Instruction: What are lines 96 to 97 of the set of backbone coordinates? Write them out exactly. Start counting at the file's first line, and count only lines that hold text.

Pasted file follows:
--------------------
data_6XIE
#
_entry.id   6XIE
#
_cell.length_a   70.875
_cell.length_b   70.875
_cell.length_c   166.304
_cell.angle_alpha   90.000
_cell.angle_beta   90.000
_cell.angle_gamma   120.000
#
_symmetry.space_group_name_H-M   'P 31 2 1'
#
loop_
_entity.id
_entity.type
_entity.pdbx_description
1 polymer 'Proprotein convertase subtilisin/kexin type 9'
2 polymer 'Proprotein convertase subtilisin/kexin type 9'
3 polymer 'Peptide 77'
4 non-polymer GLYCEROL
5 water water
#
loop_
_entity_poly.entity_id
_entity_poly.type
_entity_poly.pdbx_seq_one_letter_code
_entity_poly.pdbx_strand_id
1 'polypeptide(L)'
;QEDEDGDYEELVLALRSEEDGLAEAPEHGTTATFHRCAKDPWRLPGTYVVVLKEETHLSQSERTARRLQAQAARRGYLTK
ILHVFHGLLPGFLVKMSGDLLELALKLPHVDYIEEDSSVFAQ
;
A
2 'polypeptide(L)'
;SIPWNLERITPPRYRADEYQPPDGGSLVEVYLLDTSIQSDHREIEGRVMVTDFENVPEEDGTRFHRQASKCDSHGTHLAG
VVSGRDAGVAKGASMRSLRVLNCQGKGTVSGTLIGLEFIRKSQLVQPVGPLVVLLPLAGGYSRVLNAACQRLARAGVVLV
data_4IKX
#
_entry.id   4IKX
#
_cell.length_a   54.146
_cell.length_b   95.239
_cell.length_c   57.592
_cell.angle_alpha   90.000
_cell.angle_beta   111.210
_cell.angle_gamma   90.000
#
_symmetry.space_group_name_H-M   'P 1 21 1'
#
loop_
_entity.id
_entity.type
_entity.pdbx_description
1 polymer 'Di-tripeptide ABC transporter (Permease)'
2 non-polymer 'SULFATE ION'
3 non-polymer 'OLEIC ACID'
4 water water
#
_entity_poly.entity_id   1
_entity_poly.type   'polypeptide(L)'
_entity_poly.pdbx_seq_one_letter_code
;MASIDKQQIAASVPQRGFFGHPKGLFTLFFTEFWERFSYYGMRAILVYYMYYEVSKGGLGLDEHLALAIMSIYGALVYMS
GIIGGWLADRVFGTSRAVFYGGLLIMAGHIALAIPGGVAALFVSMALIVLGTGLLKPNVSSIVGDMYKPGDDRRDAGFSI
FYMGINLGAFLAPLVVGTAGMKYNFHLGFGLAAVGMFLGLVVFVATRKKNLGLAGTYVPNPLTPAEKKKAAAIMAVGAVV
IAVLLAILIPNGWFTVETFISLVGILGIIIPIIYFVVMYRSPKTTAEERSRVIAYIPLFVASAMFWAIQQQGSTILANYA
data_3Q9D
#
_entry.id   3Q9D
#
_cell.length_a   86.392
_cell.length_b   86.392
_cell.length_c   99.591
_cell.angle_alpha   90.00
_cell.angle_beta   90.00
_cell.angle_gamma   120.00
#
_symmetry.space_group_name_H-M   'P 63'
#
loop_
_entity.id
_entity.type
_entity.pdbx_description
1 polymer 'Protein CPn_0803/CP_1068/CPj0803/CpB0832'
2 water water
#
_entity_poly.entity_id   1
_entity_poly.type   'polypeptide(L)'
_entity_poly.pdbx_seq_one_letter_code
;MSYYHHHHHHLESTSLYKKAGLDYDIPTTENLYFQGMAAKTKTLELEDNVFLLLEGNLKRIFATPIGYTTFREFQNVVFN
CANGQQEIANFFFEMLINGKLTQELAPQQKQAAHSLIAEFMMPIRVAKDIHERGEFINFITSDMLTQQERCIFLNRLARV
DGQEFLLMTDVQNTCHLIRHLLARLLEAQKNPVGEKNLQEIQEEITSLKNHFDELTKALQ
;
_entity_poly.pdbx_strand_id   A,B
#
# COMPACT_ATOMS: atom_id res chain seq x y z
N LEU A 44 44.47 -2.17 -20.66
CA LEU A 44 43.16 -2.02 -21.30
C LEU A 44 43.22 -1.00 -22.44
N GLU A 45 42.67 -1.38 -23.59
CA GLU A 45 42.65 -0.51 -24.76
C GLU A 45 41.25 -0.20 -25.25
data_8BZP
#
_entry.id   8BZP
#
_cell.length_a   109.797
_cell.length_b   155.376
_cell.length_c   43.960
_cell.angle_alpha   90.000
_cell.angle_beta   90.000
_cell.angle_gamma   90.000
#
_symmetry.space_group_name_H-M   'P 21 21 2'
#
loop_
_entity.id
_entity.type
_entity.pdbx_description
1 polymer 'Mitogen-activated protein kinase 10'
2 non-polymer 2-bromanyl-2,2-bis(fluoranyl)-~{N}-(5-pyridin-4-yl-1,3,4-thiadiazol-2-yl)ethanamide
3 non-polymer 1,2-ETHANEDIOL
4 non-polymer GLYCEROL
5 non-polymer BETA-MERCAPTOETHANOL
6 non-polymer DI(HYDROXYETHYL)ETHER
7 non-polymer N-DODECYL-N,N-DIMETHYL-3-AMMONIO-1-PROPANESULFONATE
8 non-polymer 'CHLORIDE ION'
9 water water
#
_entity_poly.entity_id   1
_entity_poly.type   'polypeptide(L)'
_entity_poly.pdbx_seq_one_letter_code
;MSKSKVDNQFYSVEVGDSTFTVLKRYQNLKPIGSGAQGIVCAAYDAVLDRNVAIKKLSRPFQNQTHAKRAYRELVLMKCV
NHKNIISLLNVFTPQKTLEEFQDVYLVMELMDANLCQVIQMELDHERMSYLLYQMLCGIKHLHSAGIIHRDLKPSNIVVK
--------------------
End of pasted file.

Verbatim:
N LEU A 44 44.47 -2.17 -20.66
CA LEU A 44 43.16 -2.02 -21.30